UBC Theses and Dissertations
Possible role of adenosine 5’-triphosphate in the cardiovascular system of the rat Poon, Christina I.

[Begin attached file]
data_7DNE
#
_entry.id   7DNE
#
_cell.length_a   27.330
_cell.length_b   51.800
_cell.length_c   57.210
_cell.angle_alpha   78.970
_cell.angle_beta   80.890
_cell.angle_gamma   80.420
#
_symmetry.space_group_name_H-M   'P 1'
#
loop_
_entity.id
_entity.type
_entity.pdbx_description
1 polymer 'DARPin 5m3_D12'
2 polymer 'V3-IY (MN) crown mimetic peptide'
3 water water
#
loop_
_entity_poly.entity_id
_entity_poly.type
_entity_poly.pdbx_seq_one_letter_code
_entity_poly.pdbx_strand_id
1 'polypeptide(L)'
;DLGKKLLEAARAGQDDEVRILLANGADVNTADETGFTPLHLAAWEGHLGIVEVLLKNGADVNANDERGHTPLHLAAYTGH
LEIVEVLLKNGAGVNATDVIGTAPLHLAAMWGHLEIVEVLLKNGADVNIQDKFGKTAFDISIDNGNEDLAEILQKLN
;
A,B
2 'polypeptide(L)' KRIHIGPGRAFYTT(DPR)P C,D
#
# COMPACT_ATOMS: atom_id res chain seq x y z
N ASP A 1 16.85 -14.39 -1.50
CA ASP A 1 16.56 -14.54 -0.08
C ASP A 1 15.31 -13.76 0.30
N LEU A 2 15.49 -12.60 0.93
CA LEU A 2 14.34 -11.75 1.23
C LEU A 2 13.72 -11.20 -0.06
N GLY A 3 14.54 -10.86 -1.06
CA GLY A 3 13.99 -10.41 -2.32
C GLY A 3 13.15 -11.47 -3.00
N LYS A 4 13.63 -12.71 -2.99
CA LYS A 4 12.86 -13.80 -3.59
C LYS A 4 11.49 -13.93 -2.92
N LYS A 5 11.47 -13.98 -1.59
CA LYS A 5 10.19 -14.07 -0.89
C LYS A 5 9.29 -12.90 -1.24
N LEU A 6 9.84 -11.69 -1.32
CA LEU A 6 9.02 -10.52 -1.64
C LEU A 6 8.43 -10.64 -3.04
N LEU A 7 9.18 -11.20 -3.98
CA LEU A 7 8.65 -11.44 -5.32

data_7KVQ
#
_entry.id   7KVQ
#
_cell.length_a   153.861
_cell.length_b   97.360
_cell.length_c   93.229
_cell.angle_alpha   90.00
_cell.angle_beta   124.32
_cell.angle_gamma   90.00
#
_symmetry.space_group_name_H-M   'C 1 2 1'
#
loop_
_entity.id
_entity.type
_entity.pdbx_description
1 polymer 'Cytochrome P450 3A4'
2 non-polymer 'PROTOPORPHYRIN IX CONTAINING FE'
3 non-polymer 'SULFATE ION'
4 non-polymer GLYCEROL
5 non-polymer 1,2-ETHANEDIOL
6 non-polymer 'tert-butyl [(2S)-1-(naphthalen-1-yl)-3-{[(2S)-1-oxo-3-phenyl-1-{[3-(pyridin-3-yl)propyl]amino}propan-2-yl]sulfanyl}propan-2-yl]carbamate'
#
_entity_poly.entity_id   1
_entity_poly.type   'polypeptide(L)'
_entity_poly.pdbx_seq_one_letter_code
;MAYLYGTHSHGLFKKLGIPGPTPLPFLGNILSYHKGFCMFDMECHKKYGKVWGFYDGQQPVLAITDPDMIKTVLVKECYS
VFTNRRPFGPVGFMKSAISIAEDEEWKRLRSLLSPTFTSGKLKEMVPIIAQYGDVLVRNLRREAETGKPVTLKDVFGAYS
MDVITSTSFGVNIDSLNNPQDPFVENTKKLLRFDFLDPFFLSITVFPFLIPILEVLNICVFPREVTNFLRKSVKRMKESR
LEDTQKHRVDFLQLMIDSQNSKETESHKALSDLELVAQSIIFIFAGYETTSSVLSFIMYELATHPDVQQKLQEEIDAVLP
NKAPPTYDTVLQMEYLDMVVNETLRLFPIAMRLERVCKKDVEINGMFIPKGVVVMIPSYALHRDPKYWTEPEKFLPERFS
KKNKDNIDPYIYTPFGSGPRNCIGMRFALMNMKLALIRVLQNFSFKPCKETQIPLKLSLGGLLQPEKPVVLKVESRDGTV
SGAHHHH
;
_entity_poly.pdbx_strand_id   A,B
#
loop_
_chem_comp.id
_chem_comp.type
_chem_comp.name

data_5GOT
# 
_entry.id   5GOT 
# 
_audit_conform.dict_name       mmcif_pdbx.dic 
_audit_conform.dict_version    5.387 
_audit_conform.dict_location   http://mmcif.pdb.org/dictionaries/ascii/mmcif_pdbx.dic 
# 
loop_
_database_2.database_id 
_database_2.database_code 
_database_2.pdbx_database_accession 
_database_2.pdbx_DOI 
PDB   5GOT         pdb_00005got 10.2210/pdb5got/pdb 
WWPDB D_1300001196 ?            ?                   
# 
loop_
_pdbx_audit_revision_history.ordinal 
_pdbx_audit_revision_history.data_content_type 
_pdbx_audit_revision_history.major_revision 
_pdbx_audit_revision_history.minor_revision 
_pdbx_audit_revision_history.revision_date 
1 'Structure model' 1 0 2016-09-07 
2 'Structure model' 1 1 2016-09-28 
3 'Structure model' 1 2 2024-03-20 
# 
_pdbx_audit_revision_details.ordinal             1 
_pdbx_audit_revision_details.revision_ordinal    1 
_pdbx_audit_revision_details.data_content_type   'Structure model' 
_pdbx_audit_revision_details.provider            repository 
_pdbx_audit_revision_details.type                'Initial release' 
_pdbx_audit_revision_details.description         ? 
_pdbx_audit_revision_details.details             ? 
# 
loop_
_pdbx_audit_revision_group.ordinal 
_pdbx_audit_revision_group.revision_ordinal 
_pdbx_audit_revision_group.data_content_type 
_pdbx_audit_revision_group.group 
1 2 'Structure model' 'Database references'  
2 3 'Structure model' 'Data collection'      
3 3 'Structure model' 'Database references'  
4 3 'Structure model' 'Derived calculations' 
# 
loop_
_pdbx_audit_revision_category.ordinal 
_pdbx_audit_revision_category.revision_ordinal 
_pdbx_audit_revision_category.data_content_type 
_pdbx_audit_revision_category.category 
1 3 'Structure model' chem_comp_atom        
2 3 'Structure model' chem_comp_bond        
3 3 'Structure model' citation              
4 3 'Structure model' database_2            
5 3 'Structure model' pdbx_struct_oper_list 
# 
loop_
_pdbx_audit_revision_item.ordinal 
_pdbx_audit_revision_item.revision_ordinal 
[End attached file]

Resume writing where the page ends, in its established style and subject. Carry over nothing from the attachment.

The experiments described in this thesis were designed to characterize a possible role for adenosine 5’-triphosphate (ATP) in the cardiovascular system of the conscious rat. This study assessed the role of ATP in the control of mean arterial pressure (MAP), heart rate (HR), and mean circulatory filling pressure (MCFP) by examining the effects of receptor antagonists (of cx-adrenoceptors, P1- andP2-purinoceptors, and autonomic ganglia), chemi cal sympathectomy (by reserpine or guanethidine), and ATP per se. Furthermore, we compared the contribution of endogenous ATP and noradrenaline (NA) in basal vascular tone with that during drug-induced vasodilatation and concomittant elevation of sympa thetic nerve activity. Phentolamine (non-selective c-adrenoceptor antagonist) was found to be a more effective arterial than venous vasodilator in both basal conditions and during drug (hydralazine or nifedipine)-induced vasodilatation and reflex venoconstriction. While MCFP was not significantly decreased by phentolamine either under basal conditions or during hydralazine treatment, phentolamine did decrease MCFP in the presence of nifedipine. Following suramin treatment, the phentolamine-induced depressor effect was significantly potentiated whereas MCFP remained unchanged. Under basal conditions, mecamylamine very effectively reduced both MAP and MCFP whereas in the presence of hydralazine induced vasodilatation and elevated venomotor tone, ganglion blockade reduced MCFP but not MAP. Blockade ofP2-purinoceptors by suramin produced a dose-dependent increase in MAP and decrease in HR neither of which was affected by hydralazine, nifedipine, mecamylamine, reserpine, or guanethidine. Suramin failed to reduce MCFP in the pres ence of hydralazine, nifedipine, or guanethidine. In contrast, mecamylamine treatment revealed a significant dose-dependent decrease in MCFP by suramin, while reserpine treatment revealed a slight but significant decline in MCFP. l.v. infusion of ATP produced profound depressor and bradycardic effects. The ATP induced depressor effect was unaffected by mecamylamine and suramin whereas block ade of Pi-purinoceptors by 8-phenyltheophylline clearly and significantly attenuated this response. Blockade of P2y-purinoceptors by cibacron blue only slightly and insignificantly attenuated the depressor effect of ATP. ATP-induced bradycardia was not affected by mecamylamine or cibacron blue whereas 8-phenyltheophylline completely abolished this response and even revealed a slight, but insignificant, increase in HR in response toATP. Suramin slightly but insignificantly enhanced the ATP-induced bradycardia. ATP produced a slight but insignificant depression of MCFP which was unaltered in the presence of suramin, and slightly but insignificantly enhanced both during mecamylamine-induced ganglion blockade and following 8-phenyltheophylline treatment. Cibacron blue, in con trast, revealed a slight but insignificant ATP-induced increase in MCFP.
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